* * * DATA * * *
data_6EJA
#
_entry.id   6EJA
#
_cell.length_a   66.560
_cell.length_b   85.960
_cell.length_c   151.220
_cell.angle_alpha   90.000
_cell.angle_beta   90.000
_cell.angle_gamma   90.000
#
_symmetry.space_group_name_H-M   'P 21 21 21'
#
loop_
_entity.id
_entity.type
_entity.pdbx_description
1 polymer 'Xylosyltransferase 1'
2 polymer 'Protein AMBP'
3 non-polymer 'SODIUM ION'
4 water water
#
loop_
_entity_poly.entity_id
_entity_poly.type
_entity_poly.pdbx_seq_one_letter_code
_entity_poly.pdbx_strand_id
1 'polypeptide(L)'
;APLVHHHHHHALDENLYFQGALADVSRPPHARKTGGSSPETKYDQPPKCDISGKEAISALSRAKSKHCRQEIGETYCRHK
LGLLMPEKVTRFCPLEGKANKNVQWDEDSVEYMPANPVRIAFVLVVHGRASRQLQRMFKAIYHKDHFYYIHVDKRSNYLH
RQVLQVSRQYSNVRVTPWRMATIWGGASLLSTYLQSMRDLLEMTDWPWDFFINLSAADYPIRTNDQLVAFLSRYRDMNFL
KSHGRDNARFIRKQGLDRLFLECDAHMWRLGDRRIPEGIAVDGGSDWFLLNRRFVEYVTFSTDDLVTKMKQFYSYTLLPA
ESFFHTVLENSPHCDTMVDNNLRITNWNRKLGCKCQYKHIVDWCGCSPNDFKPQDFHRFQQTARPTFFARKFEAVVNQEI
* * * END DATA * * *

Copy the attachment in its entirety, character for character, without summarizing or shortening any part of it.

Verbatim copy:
data_6EJA
#
_entry.id   6EJA
#
_cell.length_a   66.560
_cell.length_b   85.960
_cell.length_c   151.220
_cell.angle_alpha   90.000
_cell.angle_beta   90.000
_cell.angle_gamma   90.000
#
_symmetry.space_group_name_H-M   'P 21 21 21'
#
loop_
_entity.id
_entity.type
_entity.pdbx_description
1 polymer 'Xylosyltransferase 1'
2 polymer 'Protein AMBP'
3 non-polymer 'SODIUM ION'
4 water water
#
loop_
_entity_poly.entity_id
_entity_poly.type
_entity_poly.pdbx_seq_one_letter_code
_entity_poly.pdbx_strand_id
1 'polypeptide(L)'
;APLVHHHHHHALDENLYFQGALADVSRPPHARKTGGSSPETKYDQPPKCDISGKEAISALSRAKSKHCRQEIGETYCRHK
LGLLMPEKVTRFCPLEGKANKNVQWDEDSVEYMPANPVRIAFVLVVHGRASRQLQRMFKAIYHKDHFYYIHVDKRSNYLH
RQVLQVSRQYSNVRVTPWRMATIWGGASLLSTYLQSMRDLLEMTDWPWDFFINLSAADYPIRTNDQLVAFLSRYRDMNFL
KSHGRDNARFIRKQGLDRLFLECDAHMWRLGDRRIPEGIAVDGGSDWFLLNRRFVEYVTFSTDDLVTKMKQFYSYTLLPA
ESFFHTVLENSPHCDTMVDNNLRITNWNRKLGCKCQYKHIVDWCGCSPNDFKPQDFHRFQQTARPTFFARKFEAVVNQEI